In Sandpiper North Apartments, Ltd. v. American Nat'l Bank and Trust Co. of Shawnee, 680 P.2d 983 (Ok. 1984), Sandpiper hired a general contractor, who in turn hired Midwest Engineering as a subcontractor. Midwest obtained financing from American National Bank and Trust Co., and "assigned to the Bank the proceeds of its subcontracts as security for loans made with the contractor's knowledge." Id. at 986.
Under the agreement, Midwest and the bank were to be made co-payees of checks for work done on the projects. After Midwest failed to keep the projects free of liens, the general contractor sued Midwest and the bank for restitution of payments not applied to discharge valid liens. The general contractor argued that under the Oklahoma construction trust fund statute, "Midwest and the Bank became 'co-trustees' of all the progress payments made to Midwest." Id.
The court rejected the general contractor's contention that liability under the statute extends to any party receiving any money. The court did, however, hold that the bank may be liable if it had knowledge that the funds were to be used as trust funds earmarked for subcontractors.
The Legislature's intent doubtless was that the named recipients be charged with a fiduciary duty over construction funds. The term 'recipient,' within the context of these enactments, denotes one who is in control of the trust funds and is thus able to effect their disbursement. . . . If some person other than a statutorily identified recipient is found to have actually exercised control over disbursement of any money, knowing it to be a part of the trust funds, that person may be regarded pro tanto as an involuntary trustee. But the mere fact that one other than a statutory trustee is actually able, or has the opportunity, to control the application of some or all trust funds is alone insufficient to cast that person in the role of involuntary trustee. The involuntary trustee status may be imposed only on one who knowingly takes charge of the trust res, or any of its parts. A lender may thus become liable qua trustee of a construction trust res over which it assumed to exercise control and from which money came to be wrongfully diverted or misapplied. (Id. at 988.)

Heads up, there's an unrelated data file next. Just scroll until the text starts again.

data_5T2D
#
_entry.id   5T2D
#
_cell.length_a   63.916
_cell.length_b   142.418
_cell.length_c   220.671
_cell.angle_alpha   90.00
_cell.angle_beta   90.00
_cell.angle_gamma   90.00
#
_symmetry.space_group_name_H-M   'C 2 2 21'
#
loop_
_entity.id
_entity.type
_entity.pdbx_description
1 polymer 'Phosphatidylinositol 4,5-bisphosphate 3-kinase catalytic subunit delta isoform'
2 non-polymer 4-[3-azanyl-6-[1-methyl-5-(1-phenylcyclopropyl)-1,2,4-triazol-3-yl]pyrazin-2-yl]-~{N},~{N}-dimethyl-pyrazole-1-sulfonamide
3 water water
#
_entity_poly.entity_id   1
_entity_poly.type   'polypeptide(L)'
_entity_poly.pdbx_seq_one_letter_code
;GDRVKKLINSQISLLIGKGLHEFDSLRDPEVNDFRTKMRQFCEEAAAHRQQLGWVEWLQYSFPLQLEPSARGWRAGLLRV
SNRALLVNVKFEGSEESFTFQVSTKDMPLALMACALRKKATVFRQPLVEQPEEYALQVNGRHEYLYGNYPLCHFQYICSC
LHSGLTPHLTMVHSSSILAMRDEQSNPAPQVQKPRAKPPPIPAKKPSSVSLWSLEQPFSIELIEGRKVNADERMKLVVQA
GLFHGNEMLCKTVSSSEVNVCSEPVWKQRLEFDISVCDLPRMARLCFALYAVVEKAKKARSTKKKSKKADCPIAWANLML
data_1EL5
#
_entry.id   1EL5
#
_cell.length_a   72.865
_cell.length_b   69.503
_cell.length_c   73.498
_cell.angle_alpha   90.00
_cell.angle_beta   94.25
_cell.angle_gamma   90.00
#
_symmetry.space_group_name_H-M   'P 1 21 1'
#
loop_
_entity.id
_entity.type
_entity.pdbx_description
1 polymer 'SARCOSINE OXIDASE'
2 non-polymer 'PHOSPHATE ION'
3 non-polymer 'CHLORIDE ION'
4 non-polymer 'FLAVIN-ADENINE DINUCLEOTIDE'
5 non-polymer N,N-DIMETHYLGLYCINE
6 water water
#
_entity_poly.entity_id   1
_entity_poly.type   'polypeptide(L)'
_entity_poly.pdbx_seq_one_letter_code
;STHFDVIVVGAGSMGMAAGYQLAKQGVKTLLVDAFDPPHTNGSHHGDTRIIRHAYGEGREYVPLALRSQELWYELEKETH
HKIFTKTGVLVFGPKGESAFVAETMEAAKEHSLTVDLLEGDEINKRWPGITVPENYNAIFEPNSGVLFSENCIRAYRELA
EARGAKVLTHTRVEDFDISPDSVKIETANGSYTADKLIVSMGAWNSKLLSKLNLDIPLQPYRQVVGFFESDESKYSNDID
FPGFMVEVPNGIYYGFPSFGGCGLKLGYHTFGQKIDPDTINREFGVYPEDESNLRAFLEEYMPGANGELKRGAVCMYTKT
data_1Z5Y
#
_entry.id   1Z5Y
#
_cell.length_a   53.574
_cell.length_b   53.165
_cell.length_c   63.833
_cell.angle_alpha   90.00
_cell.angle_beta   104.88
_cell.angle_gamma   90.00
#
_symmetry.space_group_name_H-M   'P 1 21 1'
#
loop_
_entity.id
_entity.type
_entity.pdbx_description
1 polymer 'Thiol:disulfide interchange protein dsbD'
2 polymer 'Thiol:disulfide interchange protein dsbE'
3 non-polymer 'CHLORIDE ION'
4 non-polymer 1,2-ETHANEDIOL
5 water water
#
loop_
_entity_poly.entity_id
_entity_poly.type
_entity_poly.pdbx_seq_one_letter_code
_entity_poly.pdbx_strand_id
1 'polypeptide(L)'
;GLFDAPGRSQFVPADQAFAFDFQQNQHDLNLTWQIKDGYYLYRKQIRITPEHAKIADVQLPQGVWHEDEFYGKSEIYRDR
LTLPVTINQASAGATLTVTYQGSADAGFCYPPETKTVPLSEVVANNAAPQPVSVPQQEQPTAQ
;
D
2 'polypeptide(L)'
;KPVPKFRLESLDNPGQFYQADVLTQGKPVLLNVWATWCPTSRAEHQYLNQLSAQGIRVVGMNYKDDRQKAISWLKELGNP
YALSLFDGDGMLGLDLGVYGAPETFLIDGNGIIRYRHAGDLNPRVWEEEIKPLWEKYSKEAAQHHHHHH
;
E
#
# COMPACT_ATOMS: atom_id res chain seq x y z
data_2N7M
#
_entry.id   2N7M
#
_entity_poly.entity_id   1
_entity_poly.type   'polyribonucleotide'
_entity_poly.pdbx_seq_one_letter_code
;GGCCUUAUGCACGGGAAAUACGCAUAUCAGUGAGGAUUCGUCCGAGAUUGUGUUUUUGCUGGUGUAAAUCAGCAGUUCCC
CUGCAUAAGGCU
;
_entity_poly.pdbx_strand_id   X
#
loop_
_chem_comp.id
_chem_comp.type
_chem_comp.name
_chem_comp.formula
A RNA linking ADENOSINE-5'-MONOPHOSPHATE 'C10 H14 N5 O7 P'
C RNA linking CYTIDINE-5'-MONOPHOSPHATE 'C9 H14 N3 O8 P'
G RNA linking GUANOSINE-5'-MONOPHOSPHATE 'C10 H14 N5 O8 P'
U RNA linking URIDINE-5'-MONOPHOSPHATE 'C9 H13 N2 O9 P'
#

The court held that the Bank would be entitled to proceeds out of the trust fund to the extent that Midwest was permitted to keep funds as a lien claimant on the project. (Sandpiper, 680 P.2d at 989.)